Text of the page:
Ferrera Rivera, a devout student of the philosophy of Mahatma Ghandi who describes himself as a sort of family guard dog, set up an appointment with Royer in July 2000. The appointment was supposed to be by phone, but Ferrera Rivera showed up at Royer's office near Dallas, determined to press his case in person. At that meeting, Ferrera Rivera says he asked not only that Christus purchase equity but that it also take permanent control. "I told (Royer) that we need somebody morally, ethically, to run the hospital for the future," he says.
The two men talked for about an hour and a half. Immediately, they say, they found common ground. In fact, Muguerza officials were so eager to make a deal that when Christus officials arrived in Mexico-even before a letter of intent was signed-there were about 40 boxes of documents sitting there to help them perform due diligence. Both sides were so comfortable that they likened it to formalizing an arrangement that had existed for years.
Dealing with details
To structure the deal, Christus had to make some concessions to Mexican law and culture. Hammering out an agreement required about 25 trips across the border on both sides, Royer says, because Christus officials wanted to accommodate the Mexican tradition of doing business face to face.
Christus sought advance government approval for the name of the new corporation, Christus Muguerza, and it excluded the name of Jesus Christ from the official mission statement, Zipprich says. Mexican lawyers advised Christus that religious references might not be acceptable to Mexican authorities.
Because the family was accustomed to monthly board meetings, where most big decisions would be made, Christus had to push for the creation of an executive committee that would be entrusted to make routine decisions. Under the new structure, the hospital is governed by a 12-member board that will meet about once per quarter. All but five of the board members live outside of Nuevo Leon.
Although Christus owns 51%, it shares governance equally with the Muguerza family. Christus and the family will take turns selecting a president, who will serve a one-year term. However, Christus has sole authority over the selection of a general director, a key operations post. Ferrera Rivera is under contract to serve as general director until at least April 2003.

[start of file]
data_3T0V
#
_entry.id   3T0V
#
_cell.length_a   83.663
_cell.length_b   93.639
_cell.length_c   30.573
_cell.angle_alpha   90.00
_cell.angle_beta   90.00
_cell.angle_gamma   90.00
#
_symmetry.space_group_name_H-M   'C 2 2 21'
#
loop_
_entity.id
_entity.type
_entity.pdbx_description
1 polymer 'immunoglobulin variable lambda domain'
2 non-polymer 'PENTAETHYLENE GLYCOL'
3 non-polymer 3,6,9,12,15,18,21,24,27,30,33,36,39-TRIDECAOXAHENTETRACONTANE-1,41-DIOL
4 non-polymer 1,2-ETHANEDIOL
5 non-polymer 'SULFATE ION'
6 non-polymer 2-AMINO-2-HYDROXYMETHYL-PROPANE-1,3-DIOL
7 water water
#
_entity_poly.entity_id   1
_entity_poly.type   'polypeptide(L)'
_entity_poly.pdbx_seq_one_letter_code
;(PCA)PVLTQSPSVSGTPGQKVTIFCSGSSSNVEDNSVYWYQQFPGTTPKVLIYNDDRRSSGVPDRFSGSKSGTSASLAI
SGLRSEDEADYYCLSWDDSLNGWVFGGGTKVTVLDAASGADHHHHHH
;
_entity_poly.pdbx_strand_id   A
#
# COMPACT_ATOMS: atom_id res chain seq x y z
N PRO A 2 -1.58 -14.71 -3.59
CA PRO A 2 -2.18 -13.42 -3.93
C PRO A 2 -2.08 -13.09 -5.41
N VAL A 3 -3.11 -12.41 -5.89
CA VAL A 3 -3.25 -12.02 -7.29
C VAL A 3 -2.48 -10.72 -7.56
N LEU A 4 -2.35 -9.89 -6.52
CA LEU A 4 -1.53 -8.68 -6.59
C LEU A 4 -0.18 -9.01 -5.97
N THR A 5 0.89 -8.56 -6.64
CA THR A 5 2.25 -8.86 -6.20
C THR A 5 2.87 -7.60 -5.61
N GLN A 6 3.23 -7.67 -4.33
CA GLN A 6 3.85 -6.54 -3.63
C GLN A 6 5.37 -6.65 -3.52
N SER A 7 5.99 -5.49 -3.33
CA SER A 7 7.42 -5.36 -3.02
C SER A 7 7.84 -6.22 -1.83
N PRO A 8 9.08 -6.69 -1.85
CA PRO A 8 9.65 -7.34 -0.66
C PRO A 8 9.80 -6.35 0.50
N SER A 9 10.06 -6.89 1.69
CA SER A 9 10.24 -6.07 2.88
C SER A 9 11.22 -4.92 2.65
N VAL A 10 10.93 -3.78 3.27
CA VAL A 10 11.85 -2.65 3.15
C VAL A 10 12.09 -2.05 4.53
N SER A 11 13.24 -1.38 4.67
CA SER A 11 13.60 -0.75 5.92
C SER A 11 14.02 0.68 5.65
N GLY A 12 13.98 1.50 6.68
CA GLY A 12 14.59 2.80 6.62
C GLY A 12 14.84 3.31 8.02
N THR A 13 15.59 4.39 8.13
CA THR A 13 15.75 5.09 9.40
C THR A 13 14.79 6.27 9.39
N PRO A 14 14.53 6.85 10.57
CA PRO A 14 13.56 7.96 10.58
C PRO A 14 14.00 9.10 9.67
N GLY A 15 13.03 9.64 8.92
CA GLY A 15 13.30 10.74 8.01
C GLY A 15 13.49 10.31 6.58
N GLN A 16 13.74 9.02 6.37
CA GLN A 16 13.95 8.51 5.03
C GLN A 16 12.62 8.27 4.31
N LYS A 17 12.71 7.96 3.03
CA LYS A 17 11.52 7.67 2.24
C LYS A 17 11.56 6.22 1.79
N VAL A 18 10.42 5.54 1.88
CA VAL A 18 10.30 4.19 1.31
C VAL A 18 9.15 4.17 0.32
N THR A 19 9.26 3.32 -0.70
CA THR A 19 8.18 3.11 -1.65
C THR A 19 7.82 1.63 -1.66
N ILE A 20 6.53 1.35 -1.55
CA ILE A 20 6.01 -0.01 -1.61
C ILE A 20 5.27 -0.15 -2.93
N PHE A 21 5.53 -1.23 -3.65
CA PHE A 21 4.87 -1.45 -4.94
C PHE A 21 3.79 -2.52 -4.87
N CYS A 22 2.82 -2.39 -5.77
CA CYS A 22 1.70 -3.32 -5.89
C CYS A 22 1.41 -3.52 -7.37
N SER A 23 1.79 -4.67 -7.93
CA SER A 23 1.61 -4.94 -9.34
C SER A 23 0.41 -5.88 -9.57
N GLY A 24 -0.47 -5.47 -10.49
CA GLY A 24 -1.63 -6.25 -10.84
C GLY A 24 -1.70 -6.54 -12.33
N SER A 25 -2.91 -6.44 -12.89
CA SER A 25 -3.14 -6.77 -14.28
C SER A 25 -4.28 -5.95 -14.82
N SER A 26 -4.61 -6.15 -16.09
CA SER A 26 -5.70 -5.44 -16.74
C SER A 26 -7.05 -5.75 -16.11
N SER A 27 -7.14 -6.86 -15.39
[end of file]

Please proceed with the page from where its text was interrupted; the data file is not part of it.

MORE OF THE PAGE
"Family involvement was critical to the ongoing success of the hospital," Zipprich says.
Financially, the hospital has an entirely different structure than Christus facilities in the U.S., which are legally incorporated as not-for-profit organizations and do not pay taxes. In Mexico, converting a stock company to a tax-exempt would be difficult, Zipprich says, although Christus Muguerza is seeking tax-exempt status for a subsidized clinic that it opened in a poor neighborhood of Monterrey in July. Seeking tax exemption for the hospitals "may be something we'll look at, but it's not on the drawing board now," Zipprich says
What Christus gets
Christus facilities in the U.S. could benefit from the deal in several ways. The system's hospitals in south Texas plan to share clinical ideas and best practices with Muguerza, which is among the most technologically advanced hospitals in Mexico. For example, Christus hospitals could learn from Muguerza's advanced cardiac and eye programs, Royer says.
U.S. hospitals also may be able to recruit graduates of Muguerza's nursing school, which opened last year. The school expects to graduate 30 students in its first class in 2003. Unlike the U.S., Mexico doesn't have a nursing shortage, according to Muguerza officials.
Further, Muguerza could offer a growth opportunity for the Christus system that is an alternative to the overbedded U.S. market. Muguerza officials at the Saltillo facility say they hope to build new hospitals in the area in a few years, possibly with funding from Christus, a possibility Royer acknowledges.
Muguerza is poised to serve growing middle and upper classes that are hungry for services and increasingly able to pay to obtain better quality care and to avoid long lines at government-run facilities for services such as cardiac catheterizations. All Muguerza physicians are board-certified, some by U.S.-based organizations. In an initiative started before Christus' purchase, the hospital is gearing up to seek accreditation from the U.S.-based Joint Commission on Accreditation of Healthcare Organizations. If it succeeds, it would be the first Mexican hospital to win that designation. The JCAHO has been trying to accredit foreign hospitals, notably in Spain (Nov. 13, 2000, p. 28).
Christus and Hospital Muguerza declined to release the purchase price for Christus' 51% share in the system. However, Muguerza officials, including Ferrera Rivera, indicated that it falls somewhere from $10 million to $20 million. Christus has annual revenue of about $2.2 billion.
Royer, a veteran of Geisinger Medical Center in Danville, Pa., and Henry Ford Health System in Detroit, says the biggest risk for his system is overcoming cultural differences. But he says Christus leaders are "highly motivated" to accommodate Mexican culture and language. Royer, who didn't speak a lick of Spanish before the transaction, managed to give his speech in Spanish to Muguerza employees in July.
The stability of the Mexican economy presents another risk, he acknowledges. But he notes that the U.S. economy has displayed "fragility" in its recent downturn. "I think we're comfortable the political situation is moving in the right direction," he says.